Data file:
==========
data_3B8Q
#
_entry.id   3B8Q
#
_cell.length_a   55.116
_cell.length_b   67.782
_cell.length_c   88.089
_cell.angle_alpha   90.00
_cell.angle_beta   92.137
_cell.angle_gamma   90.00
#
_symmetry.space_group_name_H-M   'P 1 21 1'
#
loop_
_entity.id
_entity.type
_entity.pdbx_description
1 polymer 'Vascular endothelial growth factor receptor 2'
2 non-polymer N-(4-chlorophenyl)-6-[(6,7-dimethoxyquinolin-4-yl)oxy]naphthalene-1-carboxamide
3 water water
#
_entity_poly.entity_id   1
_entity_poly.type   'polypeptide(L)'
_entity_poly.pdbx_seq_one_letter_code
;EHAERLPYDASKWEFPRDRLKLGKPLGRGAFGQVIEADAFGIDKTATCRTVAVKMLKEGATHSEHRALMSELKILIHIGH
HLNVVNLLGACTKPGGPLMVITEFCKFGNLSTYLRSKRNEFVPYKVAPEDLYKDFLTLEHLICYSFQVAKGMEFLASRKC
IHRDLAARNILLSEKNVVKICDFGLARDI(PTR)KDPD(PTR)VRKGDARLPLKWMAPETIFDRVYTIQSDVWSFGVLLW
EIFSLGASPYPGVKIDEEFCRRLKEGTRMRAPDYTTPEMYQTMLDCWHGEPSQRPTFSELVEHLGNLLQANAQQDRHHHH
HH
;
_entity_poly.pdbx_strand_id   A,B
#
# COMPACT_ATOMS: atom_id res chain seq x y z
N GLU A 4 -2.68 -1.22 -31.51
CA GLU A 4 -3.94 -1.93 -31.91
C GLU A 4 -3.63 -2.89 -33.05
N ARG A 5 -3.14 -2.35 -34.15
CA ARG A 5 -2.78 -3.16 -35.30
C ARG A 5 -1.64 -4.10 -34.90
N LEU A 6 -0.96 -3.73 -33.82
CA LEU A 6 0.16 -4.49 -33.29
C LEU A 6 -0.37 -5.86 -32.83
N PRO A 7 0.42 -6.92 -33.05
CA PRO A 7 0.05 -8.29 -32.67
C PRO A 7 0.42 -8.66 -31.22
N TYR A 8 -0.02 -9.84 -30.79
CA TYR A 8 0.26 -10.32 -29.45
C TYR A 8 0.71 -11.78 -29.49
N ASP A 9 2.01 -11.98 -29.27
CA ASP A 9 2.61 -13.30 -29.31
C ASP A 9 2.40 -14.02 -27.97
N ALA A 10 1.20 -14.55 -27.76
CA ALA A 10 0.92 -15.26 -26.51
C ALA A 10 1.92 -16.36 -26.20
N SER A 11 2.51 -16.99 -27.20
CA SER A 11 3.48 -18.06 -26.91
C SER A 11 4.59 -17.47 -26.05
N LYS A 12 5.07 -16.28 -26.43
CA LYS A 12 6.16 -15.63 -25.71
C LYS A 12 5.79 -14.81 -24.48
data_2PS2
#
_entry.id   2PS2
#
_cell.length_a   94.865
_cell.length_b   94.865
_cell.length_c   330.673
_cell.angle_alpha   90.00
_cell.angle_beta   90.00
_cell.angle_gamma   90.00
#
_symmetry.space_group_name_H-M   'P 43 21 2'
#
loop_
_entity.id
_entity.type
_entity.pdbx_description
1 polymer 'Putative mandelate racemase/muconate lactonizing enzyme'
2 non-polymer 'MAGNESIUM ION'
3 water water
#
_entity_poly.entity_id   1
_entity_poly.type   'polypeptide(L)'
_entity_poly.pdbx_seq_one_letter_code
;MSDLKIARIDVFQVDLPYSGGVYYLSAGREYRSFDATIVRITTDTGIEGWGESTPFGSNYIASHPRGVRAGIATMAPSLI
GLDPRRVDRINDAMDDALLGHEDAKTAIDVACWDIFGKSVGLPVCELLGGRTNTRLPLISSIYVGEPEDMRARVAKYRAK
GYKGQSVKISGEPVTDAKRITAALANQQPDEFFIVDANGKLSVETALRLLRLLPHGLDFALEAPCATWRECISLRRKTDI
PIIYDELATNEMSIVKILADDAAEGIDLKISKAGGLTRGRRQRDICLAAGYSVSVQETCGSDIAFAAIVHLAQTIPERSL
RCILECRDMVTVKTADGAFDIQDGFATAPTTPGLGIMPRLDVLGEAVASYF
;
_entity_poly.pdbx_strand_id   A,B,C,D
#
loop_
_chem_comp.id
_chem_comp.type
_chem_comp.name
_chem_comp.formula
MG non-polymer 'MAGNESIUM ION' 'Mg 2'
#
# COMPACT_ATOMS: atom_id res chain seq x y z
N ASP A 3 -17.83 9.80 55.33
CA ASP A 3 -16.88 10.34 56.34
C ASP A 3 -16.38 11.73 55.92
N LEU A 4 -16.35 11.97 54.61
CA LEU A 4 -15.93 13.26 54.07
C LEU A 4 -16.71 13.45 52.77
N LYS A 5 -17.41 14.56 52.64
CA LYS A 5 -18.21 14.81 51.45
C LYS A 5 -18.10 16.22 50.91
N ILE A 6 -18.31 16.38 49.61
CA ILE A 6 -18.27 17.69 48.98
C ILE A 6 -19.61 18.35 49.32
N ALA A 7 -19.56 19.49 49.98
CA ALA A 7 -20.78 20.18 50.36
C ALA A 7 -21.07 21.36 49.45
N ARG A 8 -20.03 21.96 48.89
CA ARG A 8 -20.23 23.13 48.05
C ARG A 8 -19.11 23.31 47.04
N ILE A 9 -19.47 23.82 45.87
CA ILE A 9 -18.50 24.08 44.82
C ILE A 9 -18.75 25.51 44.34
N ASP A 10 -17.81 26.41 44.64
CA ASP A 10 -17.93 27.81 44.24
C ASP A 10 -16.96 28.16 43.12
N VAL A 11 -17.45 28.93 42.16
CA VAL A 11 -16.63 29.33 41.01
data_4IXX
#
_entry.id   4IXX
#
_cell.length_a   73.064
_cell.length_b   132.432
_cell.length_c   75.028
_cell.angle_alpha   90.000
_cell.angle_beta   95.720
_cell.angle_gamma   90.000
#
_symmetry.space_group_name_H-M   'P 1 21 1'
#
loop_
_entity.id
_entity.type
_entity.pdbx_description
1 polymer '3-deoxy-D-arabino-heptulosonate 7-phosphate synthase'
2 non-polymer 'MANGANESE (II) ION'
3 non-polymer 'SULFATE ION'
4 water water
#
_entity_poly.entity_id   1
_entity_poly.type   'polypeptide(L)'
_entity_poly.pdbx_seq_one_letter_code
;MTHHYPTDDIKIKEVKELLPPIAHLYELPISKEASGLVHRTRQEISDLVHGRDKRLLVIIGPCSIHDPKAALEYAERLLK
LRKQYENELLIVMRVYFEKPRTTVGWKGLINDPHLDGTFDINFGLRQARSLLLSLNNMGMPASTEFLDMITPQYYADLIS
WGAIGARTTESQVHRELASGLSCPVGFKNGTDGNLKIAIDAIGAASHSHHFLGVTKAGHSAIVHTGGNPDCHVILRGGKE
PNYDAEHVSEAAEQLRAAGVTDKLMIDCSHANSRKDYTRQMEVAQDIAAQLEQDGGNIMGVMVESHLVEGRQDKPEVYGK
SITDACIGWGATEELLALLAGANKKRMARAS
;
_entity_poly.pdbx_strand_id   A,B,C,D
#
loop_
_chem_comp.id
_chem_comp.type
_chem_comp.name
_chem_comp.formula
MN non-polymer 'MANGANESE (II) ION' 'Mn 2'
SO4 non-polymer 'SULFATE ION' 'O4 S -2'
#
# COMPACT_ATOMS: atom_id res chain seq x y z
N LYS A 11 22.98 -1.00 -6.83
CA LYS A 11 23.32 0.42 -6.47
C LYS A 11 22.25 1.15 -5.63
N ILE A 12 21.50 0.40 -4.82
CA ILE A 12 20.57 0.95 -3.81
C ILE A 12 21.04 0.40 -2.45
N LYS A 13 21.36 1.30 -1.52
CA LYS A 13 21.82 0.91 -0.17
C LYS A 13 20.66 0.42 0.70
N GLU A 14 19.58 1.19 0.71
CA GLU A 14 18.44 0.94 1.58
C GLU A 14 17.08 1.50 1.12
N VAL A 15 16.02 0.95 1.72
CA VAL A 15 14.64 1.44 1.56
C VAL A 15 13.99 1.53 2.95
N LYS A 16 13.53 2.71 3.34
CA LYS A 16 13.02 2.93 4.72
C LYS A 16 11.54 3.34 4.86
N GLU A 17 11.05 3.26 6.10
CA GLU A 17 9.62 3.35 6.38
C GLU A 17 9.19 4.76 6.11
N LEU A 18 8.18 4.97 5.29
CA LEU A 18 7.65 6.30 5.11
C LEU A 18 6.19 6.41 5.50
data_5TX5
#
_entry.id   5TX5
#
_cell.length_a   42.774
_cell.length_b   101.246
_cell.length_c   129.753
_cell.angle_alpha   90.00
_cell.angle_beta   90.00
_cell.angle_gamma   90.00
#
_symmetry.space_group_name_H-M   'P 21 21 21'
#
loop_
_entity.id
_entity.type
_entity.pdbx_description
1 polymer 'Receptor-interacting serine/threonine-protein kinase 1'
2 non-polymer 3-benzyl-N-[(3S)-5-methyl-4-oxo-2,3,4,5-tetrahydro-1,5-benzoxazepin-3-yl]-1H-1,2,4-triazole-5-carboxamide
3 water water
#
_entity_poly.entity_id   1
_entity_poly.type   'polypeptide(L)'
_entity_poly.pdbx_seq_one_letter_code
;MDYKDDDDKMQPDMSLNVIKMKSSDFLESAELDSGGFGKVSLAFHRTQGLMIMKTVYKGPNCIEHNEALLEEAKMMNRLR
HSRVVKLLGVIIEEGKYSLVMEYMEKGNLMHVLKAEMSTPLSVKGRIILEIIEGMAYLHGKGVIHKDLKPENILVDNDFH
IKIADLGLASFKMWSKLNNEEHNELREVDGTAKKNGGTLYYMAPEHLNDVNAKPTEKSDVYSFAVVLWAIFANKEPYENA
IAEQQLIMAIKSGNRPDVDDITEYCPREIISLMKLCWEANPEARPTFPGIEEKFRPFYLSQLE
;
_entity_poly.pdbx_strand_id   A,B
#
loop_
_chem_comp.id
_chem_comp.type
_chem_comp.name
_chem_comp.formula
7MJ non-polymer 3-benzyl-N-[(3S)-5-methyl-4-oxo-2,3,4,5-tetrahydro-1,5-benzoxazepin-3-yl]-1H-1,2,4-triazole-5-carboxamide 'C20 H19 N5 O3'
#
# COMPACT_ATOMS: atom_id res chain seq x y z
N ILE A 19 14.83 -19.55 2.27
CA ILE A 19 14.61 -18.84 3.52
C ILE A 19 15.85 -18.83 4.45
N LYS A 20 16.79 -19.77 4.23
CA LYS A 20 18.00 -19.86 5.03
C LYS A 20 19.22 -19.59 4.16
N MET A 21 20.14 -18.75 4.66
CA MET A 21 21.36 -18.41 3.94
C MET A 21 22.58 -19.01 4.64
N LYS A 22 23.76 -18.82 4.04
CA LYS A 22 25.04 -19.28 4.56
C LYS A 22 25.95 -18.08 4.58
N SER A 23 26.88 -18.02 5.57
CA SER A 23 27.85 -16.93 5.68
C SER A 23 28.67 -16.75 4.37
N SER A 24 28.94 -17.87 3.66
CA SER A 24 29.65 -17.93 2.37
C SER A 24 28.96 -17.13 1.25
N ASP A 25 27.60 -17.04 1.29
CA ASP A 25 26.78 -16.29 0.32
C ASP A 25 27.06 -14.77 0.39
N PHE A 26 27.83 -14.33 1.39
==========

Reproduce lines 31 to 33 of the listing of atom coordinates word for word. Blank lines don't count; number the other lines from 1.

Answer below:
_entity_poly.pdbx_strand_id   A,B
#
# COMPACT_ATOMS: atom_id res chain seq x y z